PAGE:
The New York Times'T Magazine went to visit Marc Jacobs in his New York, West Village townhouse to discuss trends, last names and business with the iconic American designer. With the help of a successful stint in rehab, a personal nutritional expert in-residence and a personal trainer, the 52 year-old looks alarmingly young and not a day over 38, but his new business targets are bringing threatening to pile on the stress, according to some telling dreams:

"I was terrified last week," he says when asked how he is sleeping. "I went to my shrink – it was a Wednesday morning – and I felt like I was having such a panic attack. I'd had one of my nightmares. It's a recurring theme: I'm up against something uncomfortable or difficult, and just as I feel like I'm making some progress, there's an end to the dream that says no, you're not getting anywhere, you have to start over. This time, the nightmare was so bad that it felt like I was awake thinking about it, rather than asleep and dreaming. Which is another recurring thing, when I can't differentiate between creating a scenario and dreaming it."

With a public IPO in the offing, the team at LVMH majority owned, Marc Jacobs International, have spent the last three years preparing for a reshuffled business plan and new business targets. A move that saw the more youthful and lower-pinned price point brand, Marc by Marc Jacobs (creatively run by Katie and Luella) change direction, to be absorbed under the main Marc Jacobs umbrella (see our March coverage of this news here). 

Marc Jacobs talks reinvention with the New York Times

Marc Jacobs talks reinvention with the New York Times

But today, Marc is happy to boast more creative control over his enterprises than ever before, as creative head of Marc Jacobs the label and Marc Jacobs International, the company, the designer's fresh, humorous and ever-evolving style remains the core of the business.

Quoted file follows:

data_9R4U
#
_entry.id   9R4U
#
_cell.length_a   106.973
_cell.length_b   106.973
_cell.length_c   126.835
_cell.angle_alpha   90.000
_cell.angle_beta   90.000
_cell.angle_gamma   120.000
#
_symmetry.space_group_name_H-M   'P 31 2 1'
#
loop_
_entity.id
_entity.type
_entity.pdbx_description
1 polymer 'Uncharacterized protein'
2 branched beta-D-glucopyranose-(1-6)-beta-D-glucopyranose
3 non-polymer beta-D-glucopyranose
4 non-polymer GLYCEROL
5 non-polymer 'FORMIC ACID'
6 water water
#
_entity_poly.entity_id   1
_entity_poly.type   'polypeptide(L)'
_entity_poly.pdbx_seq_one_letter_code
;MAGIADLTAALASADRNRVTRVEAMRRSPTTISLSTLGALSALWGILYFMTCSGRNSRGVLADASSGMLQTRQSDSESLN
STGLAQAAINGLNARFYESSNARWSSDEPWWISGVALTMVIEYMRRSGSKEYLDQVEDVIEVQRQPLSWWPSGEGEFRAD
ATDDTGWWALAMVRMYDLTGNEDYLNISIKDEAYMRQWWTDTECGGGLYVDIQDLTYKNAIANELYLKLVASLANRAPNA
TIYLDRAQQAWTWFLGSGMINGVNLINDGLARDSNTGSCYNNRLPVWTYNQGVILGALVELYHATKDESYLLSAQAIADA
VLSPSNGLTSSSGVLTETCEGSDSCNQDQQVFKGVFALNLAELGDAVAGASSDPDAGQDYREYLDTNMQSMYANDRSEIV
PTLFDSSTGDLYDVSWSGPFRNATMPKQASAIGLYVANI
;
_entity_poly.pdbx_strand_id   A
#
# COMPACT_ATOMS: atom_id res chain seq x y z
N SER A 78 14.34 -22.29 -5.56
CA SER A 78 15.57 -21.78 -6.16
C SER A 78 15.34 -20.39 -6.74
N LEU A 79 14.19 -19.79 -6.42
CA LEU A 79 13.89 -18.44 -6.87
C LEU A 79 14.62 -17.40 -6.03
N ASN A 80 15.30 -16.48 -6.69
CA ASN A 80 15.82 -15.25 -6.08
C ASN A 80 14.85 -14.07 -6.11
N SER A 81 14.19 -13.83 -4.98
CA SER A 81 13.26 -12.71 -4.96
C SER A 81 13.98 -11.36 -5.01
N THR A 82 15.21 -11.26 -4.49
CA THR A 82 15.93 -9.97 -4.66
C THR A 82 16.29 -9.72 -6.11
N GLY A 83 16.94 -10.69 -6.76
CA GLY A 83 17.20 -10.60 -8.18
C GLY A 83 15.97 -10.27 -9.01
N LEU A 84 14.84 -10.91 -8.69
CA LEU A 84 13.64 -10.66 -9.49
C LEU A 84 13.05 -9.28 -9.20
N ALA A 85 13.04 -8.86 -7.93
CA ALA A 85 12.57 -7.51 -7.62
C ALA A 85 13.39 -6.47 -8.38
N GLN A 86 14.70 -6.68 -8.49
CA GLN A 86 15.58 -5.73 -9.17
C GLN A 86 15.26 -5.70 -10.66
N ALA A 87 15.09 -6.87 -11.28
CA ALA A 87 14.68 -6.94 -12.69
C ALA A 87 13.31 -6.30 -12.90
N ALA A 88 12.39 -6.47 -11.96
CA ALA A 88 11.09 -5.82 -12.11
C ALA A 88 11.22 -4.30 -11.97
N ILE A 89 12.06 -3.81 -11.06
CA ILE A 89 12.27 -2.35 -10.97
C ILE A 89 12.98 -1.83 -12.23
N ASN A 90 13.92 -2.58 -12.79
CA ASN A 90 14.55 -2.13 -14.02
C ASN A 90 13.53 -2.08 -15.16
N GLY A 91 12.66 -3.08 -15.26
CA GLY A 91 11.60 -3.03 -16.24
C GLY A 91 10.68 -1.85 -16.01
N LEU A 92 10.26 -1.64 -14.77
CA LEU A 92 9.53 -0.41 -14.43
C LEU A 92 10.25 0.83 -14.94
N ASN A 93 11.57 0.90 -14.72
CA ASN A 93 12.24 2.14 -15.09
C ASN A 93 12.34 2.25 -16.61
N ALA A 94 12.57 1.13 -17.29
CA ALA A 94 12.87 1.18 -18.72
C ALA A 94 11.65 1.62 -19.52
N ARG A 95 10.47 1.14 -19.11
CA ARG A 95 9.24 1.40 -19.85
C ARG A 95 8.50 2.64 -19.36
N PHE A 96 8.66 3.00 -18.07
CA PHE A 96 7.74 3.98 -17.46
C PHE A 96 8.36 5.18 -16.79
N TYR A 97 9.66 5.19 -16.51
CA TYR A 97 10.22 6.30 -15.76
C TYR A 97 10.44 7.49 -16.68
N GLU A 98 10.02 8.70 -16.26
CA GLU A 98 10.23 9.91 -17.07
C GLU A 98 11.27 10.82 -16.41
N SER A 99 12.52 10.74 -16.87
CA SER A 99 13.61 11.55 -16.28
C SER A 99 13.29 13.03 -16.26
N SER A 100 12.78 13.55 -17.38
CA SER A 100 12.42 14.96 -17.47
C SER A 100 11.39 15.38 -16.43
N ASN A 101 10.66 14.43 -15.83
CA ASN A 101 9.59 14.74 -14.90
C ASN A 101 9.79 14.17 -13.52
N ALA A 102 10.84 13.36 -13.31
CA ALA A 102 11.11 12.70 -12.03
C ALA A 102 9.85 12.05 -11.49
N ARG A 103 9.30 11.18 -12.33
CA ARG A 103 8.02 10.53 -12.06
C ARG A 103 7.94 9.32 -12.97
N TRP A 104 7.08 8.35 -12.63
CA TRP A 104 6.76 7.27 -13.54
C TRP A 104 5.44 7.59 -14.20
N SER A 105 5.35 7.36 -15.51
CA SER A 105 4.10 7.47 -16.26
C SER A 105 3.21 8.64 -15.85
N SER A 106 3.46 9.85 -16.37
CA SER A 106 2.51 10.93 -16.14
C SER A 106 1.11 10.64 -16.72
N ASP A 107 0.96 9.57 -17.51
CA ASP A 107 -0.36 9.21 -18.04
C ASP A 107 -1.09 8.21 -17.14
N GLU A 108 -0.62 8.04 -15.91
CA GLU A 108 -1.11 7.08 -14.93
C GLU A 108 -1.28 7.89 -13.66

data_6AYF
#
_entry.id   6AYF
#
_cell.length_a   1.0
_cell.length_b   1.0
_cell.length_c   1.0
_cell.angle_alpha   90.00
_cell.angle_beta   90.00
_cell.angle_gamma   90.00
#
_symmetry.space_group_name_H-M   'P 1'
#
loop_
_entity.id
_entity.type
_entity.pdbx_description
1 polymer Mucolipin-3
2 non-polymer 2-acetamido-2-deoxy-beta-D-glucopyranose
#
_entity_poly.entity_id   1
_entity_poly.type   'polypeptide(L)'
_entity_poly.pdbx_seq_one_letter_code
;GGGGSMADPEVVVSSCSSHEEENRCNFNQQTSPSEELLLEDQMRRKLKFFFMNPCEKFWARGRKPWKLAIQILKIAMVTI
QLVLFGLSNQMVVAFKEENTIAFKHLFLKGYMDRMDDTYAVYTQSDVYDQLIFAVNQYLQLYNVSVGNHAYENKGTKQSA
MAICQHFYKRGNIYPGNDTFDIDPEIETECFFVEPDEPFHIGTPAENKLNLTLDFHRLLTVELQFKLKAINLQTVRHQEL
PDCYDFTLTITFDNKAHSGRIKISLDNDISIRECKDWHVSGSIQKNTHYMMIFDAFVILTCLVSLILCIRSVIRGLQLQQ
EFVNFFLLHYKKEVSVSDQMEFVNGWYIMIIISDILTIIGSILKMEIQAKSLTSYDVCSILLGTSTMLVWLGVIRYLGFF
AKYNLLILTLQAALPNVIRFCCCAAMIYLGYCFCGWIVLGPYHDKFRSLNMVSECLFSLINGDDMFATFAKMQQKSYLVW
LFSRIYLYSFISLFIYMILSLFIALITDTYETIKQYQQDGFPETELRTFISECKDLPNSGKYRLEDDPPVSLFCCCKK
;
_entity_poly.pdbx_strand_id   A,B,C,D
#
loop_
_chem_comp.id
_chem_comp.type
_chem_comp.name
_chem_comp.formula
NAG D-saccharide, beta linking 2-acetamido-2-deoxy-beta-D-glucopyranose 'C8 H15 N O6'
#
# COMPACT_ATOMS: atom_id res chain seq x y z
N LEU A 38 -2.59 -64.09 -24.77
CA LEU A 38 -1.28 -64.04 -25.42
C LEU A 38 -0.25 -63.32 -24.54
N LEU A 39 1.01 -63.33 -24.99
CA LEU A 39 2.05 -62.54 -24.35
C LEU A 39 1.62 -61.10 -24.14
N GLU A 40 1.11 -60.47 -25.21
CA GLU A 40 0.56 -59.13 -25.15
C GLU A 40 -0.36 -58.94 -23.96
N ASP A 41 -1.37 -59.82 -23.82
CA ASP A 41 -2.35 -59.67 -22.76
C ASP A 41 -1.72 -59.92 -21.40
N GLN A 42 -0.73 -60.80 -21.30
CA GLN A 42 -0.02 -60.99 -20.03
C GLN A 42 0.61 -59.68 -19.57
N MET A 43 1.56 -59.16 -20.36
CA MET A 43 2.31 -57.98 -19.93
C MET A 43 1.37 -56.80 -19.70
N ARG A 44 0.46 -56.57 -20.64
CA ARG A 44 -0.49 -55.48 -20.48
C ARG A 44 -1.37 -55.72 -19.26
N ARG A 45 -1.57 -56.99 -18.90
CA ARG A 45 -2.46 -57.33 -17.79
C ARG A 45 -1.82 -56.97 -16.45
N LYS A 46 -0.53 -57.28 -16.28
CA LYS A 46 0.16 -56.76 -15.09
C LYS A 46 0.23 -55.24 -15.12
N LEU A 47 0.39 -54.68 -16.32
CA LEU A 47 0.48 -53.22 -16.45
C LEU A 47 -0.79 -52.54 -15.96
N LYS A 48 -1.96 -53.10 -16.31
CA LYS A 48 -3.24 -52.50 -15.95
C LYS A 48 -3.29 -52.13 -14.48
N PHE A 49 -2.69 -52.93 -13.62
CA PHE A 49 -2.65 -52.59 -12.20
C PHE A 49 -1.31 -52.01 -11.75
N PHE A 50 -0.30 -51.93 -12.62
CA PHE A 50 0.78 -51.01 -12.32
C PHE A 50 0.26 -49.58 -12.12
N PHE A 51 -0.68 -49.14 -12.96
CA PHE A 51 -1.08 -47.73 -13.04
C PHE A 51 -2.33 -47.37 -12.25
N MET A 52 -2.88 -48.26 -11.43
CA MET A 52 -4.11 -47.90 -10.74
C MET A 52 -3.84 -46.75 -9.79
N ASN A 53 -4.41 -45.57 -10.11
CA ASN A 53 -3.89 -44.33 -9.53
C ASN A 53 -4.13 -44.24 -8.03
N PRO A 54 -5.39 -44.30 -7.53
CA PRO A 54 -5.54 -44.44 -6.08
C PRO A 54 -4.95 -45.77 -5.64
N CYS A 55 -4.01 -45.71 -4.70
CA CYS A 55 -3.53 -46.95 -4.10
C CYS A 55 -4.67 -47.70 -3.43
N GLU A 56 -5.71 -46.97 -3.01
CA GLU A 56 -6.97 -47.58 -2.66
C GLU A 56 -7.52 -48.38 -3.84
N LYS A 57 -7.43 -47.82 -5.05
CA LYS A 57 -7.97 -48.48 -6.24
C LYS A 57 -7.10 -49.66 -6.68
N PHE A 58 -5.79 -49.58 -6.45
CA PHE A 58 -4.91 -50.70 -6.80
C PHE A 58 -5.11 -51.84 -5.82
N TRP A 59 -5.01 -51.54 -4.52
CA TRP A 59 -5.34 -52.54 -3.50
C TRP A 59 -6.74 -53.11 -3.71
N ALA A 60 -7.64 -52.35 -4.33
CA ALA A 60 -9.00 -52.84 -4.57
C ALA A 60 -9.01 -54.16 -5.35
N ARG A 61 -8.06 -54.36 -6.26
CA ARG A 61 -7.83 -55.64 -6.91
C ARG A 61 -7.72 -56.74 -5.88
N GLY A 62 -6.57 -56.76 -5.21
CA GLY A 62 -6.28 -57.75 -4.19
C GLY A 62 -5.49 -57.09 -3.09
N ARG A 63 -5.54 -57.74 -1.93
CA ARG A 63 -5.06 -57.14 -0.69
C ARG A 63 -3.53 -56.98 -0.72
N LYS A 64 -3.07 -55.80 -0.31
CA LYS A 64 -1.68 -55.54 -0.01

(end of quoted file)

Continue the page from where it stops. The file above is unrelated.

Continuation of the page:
His beauty line is making waves in the industry with his new fragrance – Decadence – lighting up the fragrance world, Jacobs describes it as "an irreverent, self-indulgent taking of pleasure and luxury...If somebody is eating cherries and drinking champagne on a street corner in an expensive dress, it's a decadent sort of behaviour, but it's kind of playing at something. You know what I mean."

Marc Jacobs talks reinvention with the New York Times

But it's not just fashion and beauty that Marc likes to set trends in "I think it was after the Caitlyn Jenner thing," he says, "and I just said, like, can we just start calling people by their name? You know, not what they do for a living, not their age, not who they're related to. It's 2015. Just say, 'Hi, I'm Caitlyn.' 'Hi, I'm Marc.'" The celebrated designer hasn't needed to be introduced by his last name since at least 2008, so we think he might be able to get away with that. 

Marc Jacobs talks reinvention with the New York Times